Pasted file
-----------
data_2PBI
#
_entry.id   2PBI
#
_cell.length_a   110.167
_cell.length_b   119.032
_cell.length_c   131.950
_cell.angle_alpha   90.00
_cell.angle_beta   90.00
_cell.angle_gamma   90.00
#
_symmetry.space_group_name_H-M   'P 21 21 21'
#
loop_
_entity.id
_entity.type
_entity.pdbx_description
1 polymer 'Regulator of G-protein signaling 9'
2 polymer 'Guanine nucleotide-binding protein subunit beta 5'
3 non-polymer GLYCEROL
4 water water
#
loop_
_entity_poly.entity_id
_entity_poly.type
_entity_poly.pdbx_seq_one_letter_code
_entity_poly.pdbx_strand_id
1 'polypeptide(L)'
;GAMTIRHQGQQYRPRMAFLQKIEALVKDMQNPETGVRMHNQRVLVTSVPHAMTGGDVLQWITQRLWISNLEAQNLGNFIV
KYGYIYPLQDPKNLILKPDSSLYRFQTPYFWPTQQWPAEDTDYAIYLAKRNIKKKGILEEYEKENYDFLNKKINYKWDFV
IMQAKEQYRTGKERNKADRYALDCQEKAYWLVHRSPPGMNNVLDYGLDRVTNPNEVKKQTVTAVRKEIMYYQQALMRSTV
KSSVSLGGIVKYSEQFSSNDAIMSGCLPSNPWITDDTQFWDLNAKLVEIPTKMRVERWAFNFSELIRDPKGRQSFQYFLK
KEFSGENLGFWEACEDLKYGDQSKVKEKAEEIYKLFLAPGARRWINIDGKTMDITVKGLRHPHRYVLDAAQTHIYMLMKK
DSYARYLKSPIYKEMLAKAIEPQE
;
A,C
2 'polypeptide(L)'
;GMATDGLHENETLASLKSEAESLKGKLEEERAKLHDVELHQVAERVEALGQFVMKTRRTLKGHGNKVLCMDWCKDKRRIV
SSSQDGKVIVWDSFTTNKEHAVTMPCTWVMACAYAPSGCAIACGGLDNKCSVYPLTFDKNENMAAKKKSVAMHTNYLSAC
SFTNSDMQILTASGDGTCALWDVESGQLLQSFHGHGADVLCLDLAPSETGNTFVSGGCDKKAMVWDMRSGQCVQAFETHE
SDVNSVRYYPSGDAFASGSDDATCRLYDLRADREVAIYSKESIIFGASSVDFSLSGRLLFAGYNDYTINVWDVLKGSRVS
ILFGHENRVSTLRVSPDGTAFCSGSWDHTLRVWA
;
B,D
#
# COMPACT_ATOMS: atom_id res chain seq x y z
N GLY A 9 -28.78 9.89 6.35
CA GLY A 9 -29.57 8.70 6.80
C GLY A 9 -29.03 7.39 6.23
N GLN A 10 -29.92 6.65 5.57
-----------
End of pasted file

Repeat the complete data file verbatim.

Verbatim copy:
data_2PBI
#
_entry.id   2PBI
#
_cell.length_a   110.167
_cell.length_b   119.032
_cell.length_c   131.950
_cell.angle_alpha   90.00
_cell.angle_beta   90.00
_cell.angle_gamma   90.00
#
_symmetry.space_group_name_H-M   'P 21 21 21'
#
loop_
_entity.id
_entity.type
_entity.pdbx_description
1 polymer 'Regulator of G-protein signaling 9'
2 polymer 'Guanine nucleotide-binding protein subunit beta 5'
3 non-polymer GLYCEROL
4 water water
#
loop_
_entity_poly.entity_id
_entity_poly.type
_entity_poly.pdbx_seq_one_letter_code
_entity_poly.pdbx_strand_id
1 'polypeptide(L)'
;GAMTIRHQGQQYRPRMAFLQKIEALVKDMQNPETGVRMHNQRVLVTSVPHAMTGGDVLQWITQRLWISNLEAQNLGNFIV
KYGYIYPLQDPKNLILKPDSSLYRFQTPYFWPTQQWPAEDTDYAIYLAKRNIKKKGILEEYEKENYDFLNKKINYKWDFV
IMQAKEQYRTGKERNKADRYALDCQEKAYWLVHRSPPGMNNVLDYGLDRVTNPNEVKKQTVTAVRKEIMYYQQALMRSTV
KSSVSLGGIVKYSEQFSSNDAIMSGCLPSNPWITDDTQFWDLNAKLVEIPTKMRVERWAFNFSELIRDPKGRQSFQYFLK
KEFSGENLGFWEACEDLKYGDQSKVKEKAEEIYKLFLAPGARRWINIDGKTMDITVKGLRHPHRYVLDAAQTHIYMLMKK
DSYARYLKSPIYKEMLAKAIEPQE
;
A,C
2 'polypeptide(L)'
;GMATDGLHENETLASLKSEAESLKGKLEEERAKLHDVELHQVAERVEALGQFVMKTRRTLKGHGNKVLCMDWCKDKRRIV
SSSQDGKVIVWDSFTTNKEHAVTMPCTWVMACAYAPSGCAIACGGLDNKCSVYPLTFDKNENMAAKKKSVAMHTNYLSAC
SFTNSDMQILTASGDGTCALWDVESGQLLQSFHGHGADVLCLDLAPSETGNTFVSGGCDKKAMVWDMRSGQCVQAFETHE
SDVNSVRYYPSGDAFASGSDDATCRLYDLRADREVAIYSKESIIFGASSVDFSLSGRLLFAGYNDYTINVWDVLKGSRVS
ILFGHENRVSTLRVSPDGTAFCSGSWDHTLRVWA
;
B,D
#
# COMPACT_ATOMS: atom_id res chain seq x y z
N GLY A 9 -28.78 9.89 6.35
CA GLY A 9 -29.57 8.70 6.80
C GLY A 9 -29.03 7.39 6.23
N GLN A 10 -29.92 6.65 5.57